- Another important aspect of motivation is building trust – with yourself. This might sound a bit silly, but think about it. If you can’t trust yourself, how are you going to ever believe in your own ability to create the life you dream of? Trust comes from many things, but one of the most powerful is following through on small promises to yourself. Things like going to bed by a certain time, starting the day with protein, exercising 3 times a week if even for a few minutes. When you follow through on the small promises you will start to realise you can achieve the big things.
- Part of this, of course, comes back to building a habit. It’s been my experience that if you rely on feelings for motivation, or even define motivation by a certain feeling, you’re doomed to fail. In the short-term, you can demonstrate motivation and success even if you don’t feel it, and it would be worth your while to try. Do this by following through on those promises both big and small, and by committing to do so for set periods of time. 21-30 days is well known as a good time for creating new habits. My personal opinion is that you’ll do this far more successfully if you take action on your new habit first thing in the morning rather than later in the day.
- Part of creating new habits is, of course, having a good support network. This doesn’t have to mean you share all your hopes and dreams with other people. In fact, a recent Ted Talk I viewed indicated that sharing your goals with other people gives a far lower success rate! But what you can do is share accountability. There are even some forums or membership programs (like this fabulous one!) you can join online where you simply report back that you followed through on your goal or new habit.
- Remember that when you set new goals it’s important to change only one thing at a time. Trying to change the world over night never works, and you only end up feeling disheartened by failing to follow through on those promises. Choose one thing to change or implement, make it a habit, and only then move on to the next. If you’re getting mired down in the day to day of working on new habit and perhaps even finding that you’re resisting doing what you need to do, start focusing on the outcomes. Remind yourself why you’re doing these smaller (often seemingly unimportant, yet truly powerful) tasks. Think again about your values, and about the reasons you have for going out of your way to live your life differently to others. This will rejuvenate and refocus you.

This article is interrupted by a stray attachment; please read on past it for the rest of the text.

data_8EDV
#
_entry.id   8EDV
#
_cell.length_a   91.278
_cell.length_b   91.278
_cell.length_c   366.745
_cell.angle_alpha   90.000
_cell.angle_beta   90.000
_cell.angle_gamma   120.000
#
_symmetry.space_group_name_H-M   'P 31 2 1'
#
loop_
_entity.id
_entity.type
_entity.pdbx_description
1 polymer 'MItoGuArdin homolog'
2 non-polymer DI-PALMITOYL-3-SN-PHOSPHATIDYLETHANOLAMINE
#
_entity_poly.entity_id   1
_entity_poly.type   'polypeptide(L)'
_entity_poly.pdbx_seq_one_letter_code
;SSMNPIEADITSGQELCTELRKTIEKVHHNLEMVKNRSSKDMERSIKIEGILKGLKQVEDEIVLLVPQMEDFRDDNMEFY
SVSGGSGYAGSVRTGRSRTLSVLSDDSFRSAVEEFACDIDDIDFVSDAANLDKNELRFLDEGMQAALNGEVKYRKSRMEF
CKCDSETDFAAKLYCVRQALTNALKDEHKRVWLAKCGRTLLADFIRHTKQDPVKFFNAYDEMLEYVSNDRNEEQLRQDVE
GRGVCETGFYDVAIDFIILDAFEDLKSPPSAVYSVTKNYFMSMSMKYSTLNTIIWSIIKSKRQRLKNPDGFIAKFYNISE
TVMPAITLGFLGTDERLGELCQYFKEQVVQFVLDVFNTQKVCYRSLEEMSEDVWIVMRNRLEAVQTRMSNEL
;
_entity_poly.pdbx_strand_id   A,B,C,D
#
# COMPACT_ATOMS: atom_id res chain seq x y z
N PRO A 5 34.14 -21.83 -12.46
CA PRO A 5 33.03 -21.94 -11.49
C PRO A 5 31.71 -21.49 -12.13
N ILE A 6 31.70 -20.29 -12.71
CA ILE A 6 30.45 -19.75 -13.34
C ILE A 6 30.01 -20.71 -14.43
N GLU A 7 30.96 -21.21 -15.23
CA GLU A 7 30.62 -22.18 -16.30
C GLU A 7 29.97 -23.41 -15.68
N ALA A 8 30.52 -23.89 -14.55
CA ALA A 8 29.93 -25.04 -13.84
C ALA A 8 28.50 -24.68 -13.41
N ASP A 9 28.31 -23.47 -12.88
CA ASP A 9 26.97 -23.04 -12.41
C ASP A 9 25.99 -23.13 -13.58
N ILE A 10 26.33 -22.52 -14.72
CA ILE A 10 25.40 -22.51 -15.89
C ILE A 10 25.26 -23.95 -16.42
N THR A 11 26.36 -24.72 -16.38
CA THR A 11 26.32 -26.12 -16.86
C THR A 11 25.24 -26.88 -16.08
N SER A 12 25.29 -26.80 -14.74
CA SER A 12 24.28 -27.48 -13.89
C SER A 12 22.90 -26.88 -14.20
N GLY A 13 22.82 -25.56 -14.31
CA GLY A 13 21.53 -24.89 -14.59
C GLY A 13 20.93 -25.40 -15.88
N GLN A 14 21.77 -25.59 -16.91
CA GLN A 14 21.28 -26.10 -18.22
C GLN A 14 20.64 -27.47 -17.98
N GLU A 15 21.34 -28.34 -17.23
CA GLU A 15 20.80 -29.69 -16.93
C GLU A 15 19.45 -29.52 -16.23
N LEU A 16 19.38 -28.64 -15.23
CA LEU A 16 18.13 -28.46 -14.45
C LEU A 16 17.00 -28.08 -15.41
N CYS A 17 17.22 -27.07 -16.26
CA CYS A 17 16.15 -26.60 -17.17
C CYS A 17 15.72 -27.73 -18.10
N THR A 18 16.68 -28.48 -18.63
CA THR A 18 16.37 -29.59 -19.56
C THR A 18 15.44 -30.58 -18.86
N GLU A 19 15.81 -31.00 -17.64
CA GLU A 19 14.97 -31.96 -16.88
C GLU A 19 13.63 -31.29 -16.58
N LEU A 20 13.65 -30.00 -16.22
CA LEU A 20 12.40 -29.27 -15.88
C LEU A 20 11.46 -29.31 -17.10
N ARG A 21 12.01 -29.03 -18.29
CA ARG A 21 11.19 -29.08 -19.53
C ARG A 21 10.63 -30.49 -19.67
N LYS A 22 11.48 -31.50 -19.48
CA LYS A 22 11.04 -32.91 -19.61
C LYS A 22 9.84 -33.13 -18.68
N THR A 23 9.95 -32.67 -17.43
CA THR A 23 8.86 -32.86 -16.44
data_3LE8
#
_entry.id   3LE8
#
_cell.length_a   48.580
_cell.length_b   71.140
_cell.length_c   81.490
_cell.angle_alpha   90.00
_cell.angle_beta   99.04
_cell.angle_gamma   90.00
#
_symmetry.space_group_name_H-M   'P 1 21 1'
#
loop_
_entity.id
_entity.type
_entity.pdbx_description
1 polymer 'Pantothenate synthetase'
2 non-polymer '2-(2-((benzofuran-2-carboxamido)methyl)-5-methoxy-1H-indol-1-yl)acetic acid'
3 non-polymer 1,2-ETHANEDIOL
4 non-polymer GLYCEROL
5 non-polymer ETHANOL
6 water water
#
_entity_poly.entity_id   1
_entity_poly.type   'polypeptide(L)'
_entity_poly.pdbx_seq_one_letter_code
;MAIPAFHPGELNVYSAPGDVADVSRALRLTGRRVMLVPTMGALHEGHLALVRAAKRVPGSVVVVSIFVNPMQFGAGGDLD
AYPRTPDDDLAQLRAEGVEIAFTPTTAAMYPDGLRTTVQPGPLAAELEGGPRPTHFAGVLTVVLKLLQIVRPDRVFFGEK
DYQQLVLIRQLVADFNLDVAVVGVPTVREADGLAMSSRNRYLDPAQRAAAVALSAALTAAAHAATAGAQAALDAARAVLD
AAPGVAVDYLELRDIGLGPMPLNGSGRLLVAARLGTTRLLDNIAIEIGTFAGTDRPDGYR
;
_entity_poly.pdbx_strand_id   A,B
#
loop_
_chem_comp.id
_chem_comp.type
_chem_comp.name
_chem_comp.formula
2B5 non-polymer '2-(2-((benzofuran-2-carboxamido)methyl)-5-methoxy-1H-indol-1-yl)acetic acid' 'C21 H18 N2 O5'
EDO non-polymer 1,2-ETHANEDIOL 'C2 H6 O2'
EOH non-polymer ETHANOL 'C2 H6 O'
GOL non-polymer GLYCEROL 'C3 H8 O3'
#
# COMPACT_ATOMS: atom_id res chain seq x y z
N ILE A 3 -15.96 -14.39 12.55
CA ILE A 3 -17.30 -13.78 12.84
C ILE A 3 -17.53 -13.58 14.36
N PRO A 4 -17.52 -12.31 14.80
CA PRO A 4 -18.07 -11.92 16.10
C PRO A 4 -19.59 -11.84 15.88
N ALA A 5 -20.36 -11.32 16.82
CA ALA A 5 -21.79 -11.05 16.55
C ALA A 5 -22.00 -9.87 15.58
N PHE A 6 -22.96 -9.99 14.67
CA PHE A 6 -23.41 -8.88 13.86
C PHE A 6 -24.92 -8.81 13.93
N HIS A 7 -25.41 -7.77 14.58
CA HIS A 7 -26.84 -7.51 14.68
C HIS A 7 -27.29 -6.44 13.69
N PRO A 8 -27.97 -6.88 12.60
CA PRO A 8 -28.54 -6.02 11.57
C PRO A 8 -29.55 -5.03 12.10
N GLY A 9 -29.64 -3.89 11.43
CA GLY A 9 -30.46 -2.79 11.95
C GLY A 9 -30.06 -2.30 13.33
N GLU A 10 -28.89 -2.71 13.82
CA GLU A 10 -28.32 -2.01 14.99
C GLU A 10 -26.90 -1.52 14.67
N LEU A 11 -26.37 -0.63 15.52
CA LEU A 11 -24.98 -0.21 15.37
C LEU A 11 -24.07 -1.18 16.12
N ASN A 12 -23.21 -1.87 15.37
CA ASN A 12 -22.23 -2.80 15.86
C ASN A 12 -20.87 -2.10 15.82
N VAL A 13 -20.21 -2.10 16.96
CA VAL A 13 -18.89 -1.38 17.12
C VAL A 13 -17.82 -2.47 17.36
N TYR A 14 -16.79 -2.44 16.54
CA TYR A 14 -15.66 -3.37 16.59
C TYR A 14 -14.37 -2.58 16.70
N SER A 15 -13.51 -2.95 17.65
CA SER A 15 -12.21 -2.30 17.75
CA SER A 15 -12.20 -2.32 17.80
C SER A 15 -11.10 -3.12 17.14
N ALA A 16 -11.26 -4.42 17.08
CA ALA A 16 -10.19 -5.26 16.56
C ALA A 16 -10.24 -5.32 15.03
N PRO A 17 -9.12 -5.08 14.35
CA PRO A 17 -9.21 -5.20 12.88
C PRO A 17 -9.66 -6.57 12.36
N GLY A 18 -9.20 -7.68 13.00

- Lastly, have a little bit of fun with what you’re doing! I find it really useful to set small rewards that I get to cash in on after following through on a designated task or even period of time. For example, I don’t get to check emails until I’ve spent at least 30 minutes writing. Okay, I know that’s not really something super-fun, but you get the idea 🙂 You can, of course, set more fun rewards, which I also do.
So what do you think? Is it time to stop shoulding and start doing?